Topics

Catholic Vancouver July 16, 2018

Children with special needs find a special catechism

By Agnieszka Ruck

Zosima Espino and her daughter, Faith, draw pictures together at a Vanspec site in Vancouver. (Photos by Agnieszka Krawczynski / The B.C. Catholic)

It looks like an average old home on a quiet east Vancouver street, but for parents of children with special needs, Vanspec is a hidden gem.

The old convent is one of six centres where Catholic children with autism, attention deficit disorders, and other needs get one-on-one lessons about their faith.

“I said to myself: ‘She will never understand.’ But the strategies that they are using for her, they are unbelievable,” said Zosima Espino.

Zosima’s daughter, Faith, was born with agenesis of corpus collosum, a rare congenital disease in which connections between the left and right parts of her brain are missing. She suffered excess fluid in her brain, ear aches, and a hole in her heart.

“For the first three years of her life, she was between life and death,” said Espino.

Thanks to several medical surprises, which Zosima can only describe as miracles, the hole in Faith’s heart closed, the fluid disappeared, and the ear aches stopped without surgery. Now, Faith is 23 years old and still struggles with speech and motor skills.

For many years Zosima would bring Faith to church and tried to teach her to pray at bedtime, but she never thought Faith would come to understand her family’s Catholic religion. Then, a nun introduced her to Vanspec, a one-on-one catechism class for children with special needs.

Mom Antonela Udovicic has been bringing her daughter Bela, who has Down Syndrome, to Vanspec for six years.

“This is her fun place. This is somewhere she can be who she is,” said Antonela.

“She doesn’t talk much, but she communicates through drawings. When they teach her faith and religion, they draw pictures for her. In a regular Catholic classroom, they don’t draw pictures, they just talk. She would get nothing out of that.”

Antonela Udovicic and her daughter, Bela, who has Down Syndrome, at a Vanspec site in Vancouver.

Bela hugged a Jesus plush toy as Antonela shared how Vanspec has increased Bela’s understanding of faith. The young girl can now make the Sign of the Cross, and when her family members forget to pray before bedtime, she reminds them.

And, just this year, Bela finally received her First Communion.

“It took her a long time to actually take the bread, because she would spit it out,” in practice classes, said Antonela. It took one and a half years before Bela would accept the host, a moment that had her mother and grandmother in tears.

“It was beautiful,” said Antonela. “In a regular classroom, she would not have gotten the support or her needs met. These kids are special and they need places like this.”

Bela and one other Vanspec student received First Communion at a special ceremony May 26 at Our Lady of Sorrows Parish.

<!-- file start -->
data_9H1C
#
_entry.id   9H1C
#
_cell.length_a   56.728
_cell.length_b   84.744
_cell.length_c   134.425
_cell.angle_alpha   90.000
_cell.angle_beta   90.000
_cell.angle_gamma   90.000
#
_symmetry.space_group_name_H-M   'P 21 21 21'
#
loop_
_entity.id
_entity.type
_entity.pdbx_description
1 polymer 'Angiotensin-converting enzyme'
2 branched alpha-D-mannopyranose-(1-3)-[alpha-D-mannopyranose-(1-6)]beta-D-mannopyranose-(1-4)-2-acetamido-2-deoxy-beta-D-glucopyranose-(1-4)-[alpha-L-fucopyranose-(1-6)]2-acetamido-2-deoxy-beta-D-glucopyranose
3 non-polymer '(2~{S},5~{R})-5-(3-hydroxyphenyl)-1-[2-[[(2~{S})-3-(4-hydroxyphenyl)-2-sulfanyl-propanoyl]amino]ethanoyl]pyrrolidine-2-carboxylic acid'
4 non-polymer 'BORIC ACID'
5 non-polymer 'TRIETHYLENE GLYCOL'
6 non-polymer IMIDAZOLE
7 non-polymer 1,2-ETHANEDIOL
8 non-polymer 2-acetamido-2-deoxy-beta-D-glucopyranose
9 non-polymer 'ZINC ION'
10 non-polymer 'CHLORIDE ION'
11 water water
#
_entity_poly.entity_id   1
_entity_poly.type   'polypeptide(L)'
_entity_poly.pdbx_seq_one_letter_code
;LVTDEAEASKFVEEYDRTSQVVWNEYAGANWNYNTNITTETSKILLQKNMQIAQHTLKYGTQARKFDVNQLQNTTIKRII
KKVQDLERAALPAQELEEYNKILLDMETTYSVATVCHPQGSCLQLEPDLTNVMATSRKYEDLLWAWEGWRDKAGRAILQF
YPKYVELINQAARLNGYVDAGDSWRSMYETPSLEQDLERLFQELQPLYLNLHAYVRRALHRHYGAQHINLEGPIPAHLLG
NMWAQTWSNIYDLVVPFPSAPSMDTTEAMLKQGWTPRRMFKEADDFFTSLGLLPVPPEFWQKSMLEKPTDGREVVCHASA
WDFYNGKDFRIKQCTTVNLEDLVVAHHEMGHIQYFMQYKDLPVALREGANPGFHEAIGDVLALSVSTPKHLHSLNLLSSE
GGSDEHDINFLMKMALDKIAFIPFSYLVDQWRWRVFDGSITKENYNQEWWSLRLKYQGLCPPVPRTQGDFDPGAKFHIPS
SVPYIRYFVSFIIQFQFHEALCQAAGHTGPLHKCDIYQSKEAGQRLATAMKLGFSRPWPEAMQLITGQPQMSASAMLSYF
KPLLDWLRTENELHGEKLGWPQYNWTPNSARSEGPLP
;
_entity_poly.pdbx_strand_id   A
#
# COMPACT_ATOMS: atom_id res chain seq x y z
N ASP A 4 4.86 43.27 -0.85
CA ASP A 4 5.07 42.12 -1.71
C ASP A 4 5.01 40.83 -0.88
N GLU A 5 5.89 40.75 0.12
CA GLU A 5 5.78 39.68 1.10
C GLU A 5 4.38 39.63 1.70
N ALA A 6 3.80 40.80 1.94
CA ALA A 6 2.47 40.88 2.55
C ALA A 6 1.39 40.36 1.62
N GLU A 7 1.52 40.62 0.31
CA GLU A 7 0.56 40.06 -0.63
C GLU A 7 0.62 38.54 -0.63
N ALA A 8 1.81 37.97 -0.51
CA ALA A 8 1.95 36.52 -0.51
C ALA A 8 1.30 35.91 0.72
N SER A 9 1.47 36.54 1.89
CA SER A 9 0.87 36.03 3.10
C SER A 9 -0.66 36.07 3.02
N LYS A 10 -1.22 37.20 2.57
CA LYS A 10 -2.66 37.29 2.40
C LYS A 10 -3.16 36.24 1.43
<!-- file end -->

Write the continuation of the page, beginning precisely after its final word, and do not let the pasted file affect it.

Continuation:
“She would have been lost with 30 other kids,” said Antonela. “It was just the two of them, and the priest was talking to just them. I loved it! The priest knows Bela now.”

Vanspec, founded in 1981 by the Daughters of St. Mary of Providence, has been rapidly expanding in recent years.

In September, there were three centres: the home in east Vancouver, and one site each at Immaculate Conception Parish in Delta and St. Matthew’s in Surrey.

Now, less than one year later, Our Lady of Mercy Parish (Burnaby), Our Lady of the Assumption Parish (Port Coquitlam), and St. Mary’s Parish (Vancouver) have also opened Vanspec centres.

“The demand is there for the special ones,” said Lucy Rodjito, Vanspec coordinator. “They may not look like Bela or Faith. They might look like you and me.”

Lucy Rodjito, Vanspec coordinator, displays a painting of The Three Kings given to her by Vanspec students.

The program welcomes students with a wide variety of challenges, and it’s constantly growing. According to Rodjito, the number of students has increased at every site over the last three years. This fall, 44 students and 73 teaching volunteers will be part of the program.

“We want to have more site centres open in different locations, to reach out to everybody,” said Rodjito.

Vanspec, run mostly by volunteers, offers training to its teachers about how to educate children with special needs. Children that “graduate” (make the sacrament of confirmation) are invited back to participate as alumni.

The program relies on an annual $50,000 Project Advance grant for its supplies and other needs.

“We are grateful for the outpouring generosity from people through Project Advance that enable us to focus on running the programs and reaching out to as many children as possible, so that they too may know,” said Rodjito.

So far, 227 children have graduated from the program.

Vanspec also offers an annual summer camp for children with special needs. This year, it was offered July 8-11 and paid for by a local fundraiser.